Cody says he’s fired many clients who have “totally unrealistic expectations” and are simply impossible to please. Such was the case with a customer who expected too much and threw a fit when it didn’t get the exposure it wanted.
“We had one client, a startup, who we were just absolutely getting great publicity for, but we couldn’t get the lead client on the Charlie Rose Show,” he says. “That’s what he wanted, and because we couldn’t do that, they kept on saying we were producing mediocre results.”
Proud of Peppercomm’s work on the account, Cody wanted to submit campaign materials for industry awards. The client responded, “Well, why would you submit mediocre work like that?”
To Cody, that was the last straw – not because he took the client’s comments personally, but because it was an indicator that an ongoing business relationship would become a headache that neither he nor his employees deserved. “I said, ‘You know what? It’s time to end this relationship.’ Wildly unrealistic expectations are another reason you should fire your customer.”
Say Bye to the Abusive
Some customers are simply rude and inconsiderate. They may use profane language or they might just be flat-out insulting. Cody thinks those clients generally aren’t worth keeping, simply for the sake of morale within your company. “You should fire a customer if you’re seeing that your people are being beaten down and are getting to the point where they’re dreading coming into the office,” he says.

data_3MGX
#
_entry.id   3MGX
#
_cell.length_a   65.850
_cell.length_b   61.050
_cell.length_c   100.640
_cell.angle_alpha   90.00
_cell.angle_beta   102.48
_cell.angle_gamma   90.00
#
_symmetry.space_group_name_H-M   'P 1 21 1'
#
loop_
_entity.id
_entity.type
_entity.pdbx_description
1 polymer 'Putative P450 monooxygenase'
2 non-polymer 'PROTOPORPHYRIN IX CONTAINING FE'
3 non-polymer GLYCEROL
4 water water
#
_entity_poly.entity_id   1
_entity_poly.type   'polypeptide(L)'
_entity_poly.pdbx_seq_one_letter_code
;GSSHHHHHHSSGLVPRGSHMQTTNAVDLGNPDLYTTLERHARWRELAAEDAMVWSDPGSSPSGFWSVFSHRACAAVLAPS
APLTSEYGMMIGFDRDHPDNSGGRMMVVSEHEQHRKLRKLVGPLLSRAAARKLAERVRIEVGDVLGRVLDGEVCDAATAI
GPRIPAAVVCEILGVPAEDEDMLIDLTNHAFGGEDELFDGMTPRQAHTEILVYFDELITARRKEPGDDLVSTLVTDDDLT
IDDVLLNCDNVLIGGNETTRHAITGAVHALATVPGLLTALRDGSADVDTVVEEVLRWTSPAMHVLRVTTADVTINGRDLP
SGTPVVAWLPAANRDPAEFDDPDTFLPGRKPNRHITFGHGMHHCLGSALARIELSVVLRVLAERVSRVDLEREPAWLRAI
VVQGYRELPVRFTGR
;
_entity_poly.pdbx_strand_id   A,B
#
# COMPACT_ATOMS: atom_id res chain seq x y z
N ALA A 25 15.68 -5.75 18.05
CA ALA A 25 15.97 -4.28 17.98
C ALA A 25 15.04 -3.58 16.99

Years ago, Cody fired a customer who had, to put it nicely, quite a potty mouth. “We had one client who would use the F-bomb in every other sentence. This guy was just nonstop,” he says. “I kept on asking him to stop doing it. He kept on apologizing, but it kept going on.”
The Peppercomm team that was working on the account was mostly female, and Cody knew they were getting offended. “I called the guy. He wouldn’t return my calls, so I sent him an email and I said, ‘This is to give you 30 days’ notice that we’re terminating the relationship.’” The client did email back, unsurprisingly cursing more.
In most cases, Cody still thinks it’s worth reaching out to clients to draw their attention to poor behavior they may not realize they’re expressing. That said, you have to protect your staff. “We don’t want to lose good people, so I think it comes down to you making a decision: Are you doing this for money, or are you in it for the long term and realize that you get great customers by keeping great people?” he says.
Markidan, meanwhile, has “zero tolerance for abusive customers,” but cautions distributors not to overreact to an isolated negative experience. “There’s an element of empathy here, because I think most of the time when somebody is abusive or disrespectful, they’re probably just having a bad day,” he says. “We all have bad days and we all take it out on the person behind the counter. It happens and it sucks, but it’s a reality.”
If customers, though, chart patterns of abuse or it becomes clear after multiple interactions that this is simply the way they are, then those people have no place in your business, according to Markidan. “It’s not just going to affect your frontline staff, it’s also going to affect the morale of your employees,” he says. “It makes your workplace toxic.”